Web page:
I would say that now is probably the safest time to fly and I don't really understand why people are cancelling en masse and staying at home and putting the shutters down. Pilots always say that flying is the safest form of travel and I agree with them. Just look at the number of train accidents in Britain over the last five years. The attacks in the United States have made airlines and the travelling public more conscious of the need for security. Airport and airline security has been tightened and the travelling public are also more aware. The levels of security which we have at the moment, eventhough they mean that passengers are more thoroughly searched, must be maintained. Air travellers must also act in a responsible way. It is quite natural, that in times of relative calm, security becomes lax. This should not be allowed to happen. Security regulations are drawn-up for a reason and they must be enforced and respected at all times eventhough there is no real threat. Yes, perhaps airlines should contemplate introducing air marshalls who could act in a similar way as the transport police in Britain. I don't particularly like flying but it is by far the best way to get from A to B.

The attacks in the United States were a terrible state of affairs but it shouldn't mean that we all give up flying. It is most alarming to see that a large number of airlines are facing bankruptcy. Now is the time to travel not only because terrorists should not be allowed to change our lives but because as pilots say, flying is safe and probably at the moment even more safe.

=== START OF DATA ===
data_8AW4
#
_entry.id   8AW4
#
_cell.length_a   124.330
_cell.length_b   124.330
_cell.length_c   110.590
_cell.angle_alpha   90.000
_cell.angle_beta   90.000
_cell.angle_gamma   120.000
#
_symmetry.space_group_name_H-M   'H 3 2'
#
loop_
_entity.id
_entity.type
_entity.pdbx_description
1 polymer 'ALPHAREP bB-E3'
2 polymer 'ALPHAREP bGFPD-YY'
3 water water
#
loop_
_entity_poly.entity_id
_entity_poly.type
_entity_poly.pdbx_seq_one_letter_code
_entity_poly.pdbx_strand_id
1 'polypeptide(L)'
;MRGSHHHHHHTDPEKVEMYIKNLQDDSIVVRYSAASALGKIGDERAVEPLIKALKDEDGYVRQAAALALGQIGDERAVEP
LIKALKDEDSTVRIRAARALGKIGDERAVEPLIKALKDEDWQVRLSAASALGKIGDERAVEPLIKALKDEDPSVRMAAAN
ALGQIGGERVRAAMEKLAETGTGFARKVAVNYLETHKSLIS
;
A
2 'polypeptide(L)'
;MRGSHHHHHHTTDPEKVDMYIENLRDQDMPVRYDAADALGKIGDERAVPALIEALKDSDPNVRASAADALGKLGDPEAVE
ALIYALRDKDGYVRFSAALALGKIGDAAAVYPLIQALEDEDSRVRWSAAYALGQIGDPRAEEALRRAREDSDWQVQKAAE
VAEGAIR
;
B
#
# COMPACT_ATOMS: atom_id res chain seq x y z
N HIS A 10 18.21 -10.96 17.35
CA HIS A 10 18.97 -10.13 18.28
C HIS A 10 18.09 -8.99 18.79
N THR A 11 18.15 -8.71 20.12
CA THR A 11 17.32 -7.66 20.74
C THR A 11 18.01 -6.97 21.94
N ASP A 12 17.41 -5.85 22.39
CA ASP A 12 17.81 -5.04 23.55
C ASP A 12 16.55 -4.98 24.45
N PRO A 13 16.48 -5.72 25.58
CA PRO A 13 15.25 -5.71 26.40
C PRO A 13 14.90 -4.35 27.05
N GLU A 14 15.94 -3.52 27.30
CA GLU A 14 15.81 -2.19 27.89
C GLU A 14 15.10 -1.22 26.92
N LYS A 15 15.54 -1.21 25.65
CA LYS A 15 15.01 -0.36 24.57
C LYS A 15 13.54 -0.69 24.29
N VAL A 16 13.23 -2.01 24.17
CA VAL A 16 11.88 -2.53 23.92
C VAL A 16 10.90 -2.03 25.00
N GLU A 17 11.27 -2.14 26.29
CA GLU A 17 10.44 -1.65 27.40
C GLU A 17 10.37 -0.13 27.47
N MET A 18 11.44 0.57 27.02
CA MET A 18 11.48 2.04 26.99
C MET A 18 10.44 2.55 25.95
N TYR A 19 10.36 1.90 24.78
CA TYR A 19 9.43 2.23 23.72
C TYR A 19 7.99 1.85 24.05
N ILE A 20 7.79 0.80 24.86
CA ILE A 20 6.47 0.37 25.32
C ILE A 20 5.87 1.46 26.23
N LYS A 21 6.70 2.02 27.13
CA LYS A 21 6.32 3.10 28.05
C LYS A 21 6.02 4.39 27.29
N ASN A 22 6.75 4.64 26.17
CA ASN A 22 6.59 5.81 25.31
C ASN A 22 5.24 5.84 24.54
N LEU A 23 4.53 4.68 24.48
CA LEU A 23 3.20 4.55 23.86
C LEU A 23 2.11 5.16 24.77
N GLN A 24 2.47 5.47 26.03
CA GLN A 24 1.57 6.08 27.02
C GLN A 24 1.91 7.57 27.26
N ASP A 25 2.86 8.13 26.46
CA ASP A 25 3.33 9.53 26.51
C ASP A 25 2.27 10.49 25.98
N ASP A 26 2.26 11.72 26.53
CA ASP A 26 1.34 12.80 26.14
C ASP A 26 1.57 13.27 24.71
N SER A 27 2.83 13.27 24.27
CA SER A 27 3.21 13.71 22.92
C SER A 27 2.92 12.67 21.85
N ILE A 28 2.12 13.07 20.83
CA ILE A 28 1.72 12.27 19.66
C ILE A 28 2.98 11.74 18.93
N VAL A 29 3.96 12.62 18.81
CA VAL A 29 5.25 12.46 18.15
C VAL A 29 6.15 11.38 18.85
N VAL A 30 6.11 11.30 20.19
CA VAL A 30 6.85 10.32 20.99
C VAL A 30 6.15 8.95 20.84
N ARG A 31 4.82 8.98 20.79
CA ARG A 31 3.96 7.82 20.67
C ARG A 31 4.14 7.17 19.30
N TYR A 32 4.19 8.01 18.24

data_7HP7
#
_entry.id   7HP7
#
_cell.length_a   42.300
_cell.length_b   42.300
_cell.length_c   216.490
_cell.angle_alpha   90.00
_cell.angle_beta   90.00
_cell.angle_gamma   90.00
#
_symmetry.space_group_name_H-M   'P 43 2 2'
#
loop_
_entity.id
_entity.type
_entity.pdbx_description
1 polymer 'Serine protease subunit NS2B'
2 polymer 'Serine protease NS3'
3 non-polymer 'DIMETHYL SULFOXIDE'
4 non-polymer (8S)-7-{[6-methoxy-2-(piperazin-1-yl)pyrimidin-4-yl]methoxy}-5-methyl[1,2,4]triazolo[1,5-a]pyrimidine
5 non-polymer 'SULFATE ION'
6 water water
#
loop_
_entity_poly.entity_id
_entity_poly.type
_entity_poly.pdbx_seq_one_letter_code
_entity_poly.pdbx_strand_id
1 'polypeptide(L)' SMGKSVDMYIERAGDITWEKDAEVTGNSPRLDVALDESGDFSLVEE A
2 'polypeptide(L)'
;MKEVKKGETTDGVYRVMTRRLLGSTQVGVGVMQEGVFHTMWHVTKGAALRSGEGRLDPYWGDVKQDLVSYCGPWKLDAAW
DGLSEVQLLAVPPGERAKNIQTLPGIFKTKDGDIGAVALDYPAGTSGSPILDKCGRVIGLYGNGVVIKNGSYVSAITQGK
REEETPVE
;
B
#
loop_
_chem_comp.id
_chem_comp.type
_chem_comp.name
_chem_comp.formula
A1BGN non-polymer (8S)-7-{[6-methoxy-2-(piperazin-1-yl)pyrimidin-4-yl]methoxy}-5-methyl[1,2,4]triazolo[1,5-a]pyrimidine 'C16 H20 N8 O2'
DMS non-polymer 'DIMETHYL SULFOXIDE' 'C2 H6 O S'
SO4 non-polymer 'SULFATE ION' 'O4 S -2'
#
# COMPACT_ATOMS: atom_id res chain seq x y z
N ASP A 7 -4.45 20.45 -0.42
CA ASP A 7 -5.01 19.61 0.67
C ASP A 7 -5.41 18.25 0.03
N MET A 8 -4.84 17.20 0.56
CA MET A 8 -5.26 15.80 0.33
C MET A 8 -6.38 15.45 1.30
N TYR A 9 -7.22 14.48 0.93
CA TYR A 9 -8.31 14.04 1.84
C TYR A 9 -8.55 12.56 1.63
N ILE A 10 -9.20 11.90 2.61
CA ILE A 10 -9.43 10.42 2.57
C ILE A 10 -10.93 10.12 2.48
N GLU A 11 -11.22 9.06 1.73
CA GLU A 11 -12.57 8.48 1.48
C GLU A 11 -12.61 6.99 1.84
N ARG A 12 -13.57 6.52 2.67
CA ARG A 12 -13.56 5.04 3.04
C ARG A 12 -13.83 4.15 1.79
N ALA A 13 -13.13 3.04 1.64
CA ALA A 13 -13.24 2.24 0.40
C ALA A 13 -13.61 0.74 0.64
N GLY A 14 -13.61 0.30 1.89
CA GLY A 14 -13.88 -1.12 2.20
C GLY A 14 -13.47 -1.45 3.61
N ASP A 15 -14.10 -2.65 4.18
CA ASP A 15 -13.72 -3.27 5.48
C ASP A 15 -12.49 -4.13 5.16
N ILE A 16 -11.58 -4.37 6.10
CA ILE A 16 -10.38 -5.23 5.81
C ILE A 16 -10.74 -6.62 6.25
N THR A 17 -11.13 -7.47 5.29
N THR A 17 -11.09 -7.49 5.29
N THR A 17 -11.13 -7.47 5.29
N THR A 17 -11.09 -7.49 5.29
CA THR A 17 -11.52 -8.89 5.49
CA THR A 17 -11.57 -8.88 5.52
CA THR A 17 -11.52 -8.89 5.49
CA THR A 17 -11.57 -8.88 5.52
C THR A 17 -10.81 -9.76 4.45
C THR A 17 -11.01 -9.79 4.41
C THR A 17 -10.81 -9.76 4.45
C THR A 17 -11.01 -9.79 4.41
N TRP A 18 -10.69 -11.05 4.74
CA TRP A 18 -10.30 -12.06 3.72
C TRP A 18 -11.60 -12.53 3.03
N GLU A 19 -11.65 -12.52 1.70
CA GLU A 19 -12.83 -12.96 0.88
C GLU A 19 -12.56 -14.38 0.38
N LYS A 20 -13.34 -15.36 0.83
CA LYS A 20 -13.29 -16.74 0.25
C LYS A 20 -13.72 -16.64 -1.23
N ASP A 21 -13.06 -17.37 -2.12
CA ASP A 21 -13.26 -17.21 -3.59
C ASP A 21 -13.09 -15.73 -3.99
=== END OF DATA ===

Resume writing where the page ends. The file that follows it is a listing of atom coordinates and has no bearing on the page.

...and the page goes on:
Jason Moore

Politics resume in N. Ireland

After the quiet euphoria of the past few days, following the IRA's decision to put its arms beyond use and thus rescue the peace process, this weekend and next week will see a resumption of party political infighting in Northern Ireland. This is to be welcomed since it is greatly to be preferred to the alternative of a resumption of fighting with weapons. One predictable change in the political landscape will follow from the resignation, for reasons of ill–health, of the greatly-admired John Hume as leader of the moderate SDLP; his departure is likely to enable Sinn Fein to gain some of the Catholic middle ground in Ulster, especially after the impressive performance by Gerry Adams in recent weeks. It is the situation in the majority Ulster Unionist Party which gives most cause for concern. David Trimble faces strong opposition from party members who still believe that he has not taken a hard enough line against some of the provisions of the Good Friday Agreement. He is likely to persuade this morning's meeting of the party's large executive body to support him once again as leader; but it is less certain that he will command the loyalty of individual elected UUP members in the Northern Ireland Assembly, some of whom are demanding clearer public statements from the IRA about its decommissioning intentions as a pre-condition of political co-operation with Sinn Fein. But the validation of the IRA's decommissioning is a matter solely for theGeneal de Chastelain's Independent Commission set up for this purpose and it is counter-productive for any politican to pretend otherwise.